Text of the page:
Frequency response at 48 KHz sampling is shy of 24 kHz but this is rather typical:

Dante AVIO Input Measurements Frequency Response.png


Linear is what we would expect from dynamic range test:

Dante AVIO Input Measurements Linearity.png


I was going to stop here but thought I run the SINAD vs Frequency and boy, am I glad I did:

Dante AVIO Input Measurements THD vs Frequency.png


Wow, what is up with that low frequency rise? Usually this is caused by poor power supply (negative rail usually). Fortunately low frequency distortion is not as audible but still, like to see better design than this.

Dante AVIO Input and Output Measurements
Let's cascade the two modules, using them as a black box balanced audio extender. This would be our dashboard then:

Dante AVIO Measurements.png


The DAC is operating a bit more optimally due to lower output level giving us a SINAD of 87 dB. The ADC has much lower distortion so it is transparent in this regard.

Sweeping the analog input level we get:
Dante AVIO Measurements THD+N vs Level.png


So you can only lower the performance, not better it than what I have shown.

Conclusions
I really like the plug-and-play aspects of these modules for streaming audio over ethernet. The build quality is excellent as well. The software can be a bit difficult to use but once you figure it out, you can get things done. In understand these are entry level modules from Dante. Still, I like to see at least clean, 16 bit performance out of them. We are short of that so I am disappointed in that regard. Don't even think about using them on your JBL SDP-55 processor hoping to get better performance than internal DACs. You will only make things worse, not better.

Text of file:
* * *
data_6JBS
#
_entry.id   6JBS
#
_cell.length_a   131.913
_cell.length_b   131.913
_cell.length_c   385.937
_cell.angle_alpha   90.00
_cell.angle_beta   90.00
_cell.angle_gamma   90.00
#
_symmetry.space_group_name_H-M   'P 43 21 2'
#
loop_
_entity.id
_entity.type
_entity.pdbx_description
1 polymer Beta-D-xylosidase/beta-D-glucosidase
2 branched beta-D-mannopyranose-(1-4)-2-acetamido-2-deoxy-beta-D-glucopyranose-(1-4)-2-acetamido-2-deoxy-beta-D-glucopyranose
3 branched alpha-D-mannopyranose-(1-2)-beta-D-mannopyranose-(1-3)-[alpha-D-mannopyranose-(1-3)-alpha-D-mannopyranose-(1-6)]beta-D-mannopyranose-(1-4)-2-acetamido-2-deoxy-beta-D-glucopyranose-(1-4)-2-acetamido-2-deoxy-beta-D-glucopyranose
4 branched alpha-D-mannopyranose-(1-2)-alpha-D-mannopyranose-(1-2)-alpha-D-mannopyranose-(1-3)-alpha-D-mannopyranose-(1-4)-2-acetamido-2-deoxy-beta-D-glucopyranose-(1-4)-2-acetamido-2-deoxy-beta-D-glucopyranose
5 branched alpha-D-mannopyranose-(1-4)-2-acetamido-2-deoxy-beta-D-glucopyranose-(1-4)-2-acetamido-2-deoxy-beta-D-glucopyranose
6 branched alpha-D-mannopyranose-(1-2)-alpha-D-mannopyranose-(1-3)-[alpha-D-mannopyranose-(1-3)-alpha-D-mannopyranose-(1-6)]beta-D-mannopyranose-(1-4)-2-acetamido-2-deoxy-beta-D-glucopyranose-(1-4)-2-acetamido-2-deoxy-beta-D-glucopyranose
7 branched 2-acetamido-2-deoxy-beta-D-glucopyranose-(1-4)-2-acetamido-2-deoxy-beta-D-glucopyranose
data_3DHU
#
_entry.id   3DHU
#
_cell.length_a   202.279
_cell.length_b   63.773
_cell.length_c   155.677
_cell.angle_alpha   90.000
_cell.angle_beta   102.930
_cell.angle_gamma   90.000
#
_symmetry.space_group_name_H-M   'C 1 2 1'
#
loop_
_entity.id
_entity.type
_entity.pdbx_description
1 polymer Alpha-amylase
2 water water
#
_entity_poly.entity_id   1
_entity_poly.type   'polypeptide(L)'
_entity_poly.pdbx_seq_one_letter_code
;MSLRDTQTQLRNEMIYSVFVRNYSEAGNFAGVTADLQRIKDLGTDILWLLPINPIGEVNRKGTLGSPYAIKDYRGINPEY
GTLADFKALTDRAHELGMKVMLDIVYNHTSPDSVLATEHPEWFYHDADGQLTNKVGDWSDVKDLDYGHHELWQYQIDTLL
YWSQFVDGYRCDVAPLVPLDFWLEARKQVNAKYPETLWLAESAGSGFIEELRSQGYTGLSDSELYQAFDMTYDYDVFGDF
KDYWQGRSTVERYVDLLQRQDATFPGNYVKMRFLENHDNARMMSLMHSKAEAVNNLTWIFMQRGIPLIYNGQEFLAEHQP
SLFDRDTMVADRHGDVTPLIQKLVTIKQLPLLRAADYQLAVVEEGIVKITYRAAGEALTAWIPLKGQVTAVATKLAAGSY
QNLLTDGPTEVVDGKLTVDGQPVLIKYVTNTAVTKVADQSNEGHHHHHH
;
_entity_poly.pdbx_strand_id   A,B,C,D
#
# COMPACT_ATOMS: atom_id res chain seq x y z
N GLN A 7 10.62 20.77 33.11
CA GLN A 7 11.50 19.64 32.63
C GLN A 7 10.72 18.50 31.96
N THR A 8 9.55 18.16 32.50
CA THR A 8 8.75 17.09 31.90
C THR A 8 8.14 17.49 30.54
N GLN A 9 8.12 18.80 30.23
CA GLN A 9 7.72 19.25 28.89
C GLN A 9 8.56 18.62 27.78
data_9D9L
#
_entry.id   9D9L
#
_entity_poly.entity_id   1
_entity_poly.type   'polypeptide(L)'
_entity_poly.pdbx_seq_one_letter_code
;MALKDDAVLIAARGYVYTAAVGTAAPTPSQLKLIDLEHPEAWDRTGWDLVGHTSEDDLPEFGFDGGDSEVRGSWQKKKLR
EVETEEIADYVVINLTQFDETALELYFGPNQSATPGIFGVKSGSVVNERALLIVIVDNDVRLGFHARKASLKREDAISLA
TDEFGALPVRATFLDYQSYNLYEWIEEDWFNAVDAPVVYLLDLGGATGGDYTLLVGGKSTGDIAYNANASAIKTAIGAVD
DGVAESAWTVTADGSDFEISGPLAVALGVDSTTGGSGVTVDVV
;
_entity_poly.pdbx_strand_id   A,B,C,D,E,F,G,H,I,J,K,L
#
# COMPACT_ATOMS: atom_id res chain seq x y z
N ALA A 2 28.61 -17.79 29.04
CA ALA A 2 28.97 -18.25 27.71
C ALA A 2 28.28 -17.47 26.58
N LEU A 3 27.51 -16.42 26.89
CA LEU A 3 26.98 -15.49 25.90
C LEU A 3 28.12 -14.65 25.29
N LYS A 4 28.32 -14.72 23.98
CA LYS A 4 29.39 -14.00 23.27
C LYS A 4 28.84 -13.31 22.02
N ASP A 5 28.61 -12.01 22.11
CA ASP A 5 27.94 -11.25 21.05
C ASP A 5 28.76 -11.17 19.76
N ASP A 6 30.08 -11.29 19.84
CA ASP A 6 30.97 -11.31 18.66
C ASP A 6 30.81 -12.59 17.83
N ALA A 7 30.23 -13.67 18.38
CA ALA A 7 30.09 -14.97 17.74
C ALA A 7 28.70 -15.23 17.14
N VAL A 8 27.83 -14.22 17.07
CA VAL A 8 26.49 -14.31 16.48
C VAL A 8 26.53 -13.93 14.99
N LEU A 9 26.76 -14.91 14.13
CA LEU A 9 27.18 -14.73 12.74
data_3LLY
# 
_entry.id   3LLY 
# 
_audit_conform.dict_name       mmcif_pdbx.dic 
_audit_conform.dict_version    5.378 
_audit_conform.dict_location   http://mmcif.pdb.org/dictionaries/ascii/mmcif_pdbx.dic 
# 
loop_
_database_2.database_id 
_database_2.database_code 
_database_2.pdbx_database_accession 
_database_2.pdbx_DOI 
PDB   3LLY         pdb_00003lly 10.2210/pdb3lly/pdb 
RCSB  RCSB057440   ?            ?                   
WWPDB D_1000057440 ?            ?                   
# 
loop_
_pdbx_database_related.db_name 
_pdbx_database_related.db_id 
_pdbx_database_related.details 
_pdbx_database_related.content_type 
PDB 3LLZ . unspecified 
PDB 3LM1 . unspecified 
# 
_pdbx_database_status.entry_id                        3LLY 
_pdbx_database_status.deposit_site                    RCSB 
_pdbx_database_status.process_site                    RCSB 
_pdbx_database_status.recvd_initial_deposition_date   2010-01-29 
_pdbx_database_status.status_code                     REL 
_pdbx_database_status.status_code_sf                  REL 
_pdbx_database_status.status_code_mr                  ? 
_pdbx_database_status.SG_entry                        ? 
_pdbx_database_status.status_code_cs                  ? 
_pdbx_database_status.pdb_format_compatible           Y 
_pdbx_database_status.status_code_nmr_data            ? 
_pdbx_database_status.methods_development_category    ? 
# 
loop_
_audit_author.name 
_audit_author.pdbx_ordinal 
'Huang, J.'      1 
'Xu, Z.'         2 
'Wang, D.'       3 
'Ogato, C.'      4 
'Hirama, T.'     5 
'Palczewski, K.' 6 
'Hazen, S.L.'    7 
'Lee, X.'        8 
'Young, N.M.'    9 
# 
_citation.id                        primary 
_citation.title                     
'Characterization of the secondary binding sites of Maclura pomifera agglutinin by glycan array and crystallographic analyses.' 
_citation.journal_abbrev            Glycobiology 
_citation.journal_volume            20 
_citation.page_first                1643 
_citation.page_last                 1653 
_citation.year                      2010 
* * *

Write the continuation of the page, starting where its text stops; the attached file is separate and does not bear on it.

In a pro, sound enforcement situation, the robustness should make them a good fit as long as you realize the performance degradation over just running an analog connection to a good ADC.

Overall, I like to recommend the Dante AVIO modules but based on pure performance, I can't. You have the data to decide otherwise.

------------
As always, questions, comments, recommendations, etc. are welcome.

Appreciate any donations using: https://www.audiosciencereview.com/forum/index.php?threads/how-to-support-audio-science-review.8150/
 

dfuller

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#2
Yeah... Audinate is not known for their analog engineering prowess. The Dante technology is awesome (see the Focusrite RedNet stuff, which is the only real competitor to Pro Tools HD IO in terms of massive low latency IO) but their own implementations not so much.
 
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#3
Thanks again for this review!

I believe Audinate may have simply rebadged an existing product from Amphenol. For example: https://www.bhphotovideo.com/c/prod...1112_0050_amphe_dante_rj45_audio_adapter.html

Audinate's main thing is selling chips that take care of Dante protocol stuff for use by other manufacturers, talking I2C to whatever existing ADC/DAC is in place, making it easier to implement or add-on. They do provide reference designs though, and I'm betting most of these cheaper products just follow that exact reference design.

They probably have started pushing these cheaper products knowing their flaws, but wanting to expand the market beyond just very high end live consoles & interfaces.
 
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3125b

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#4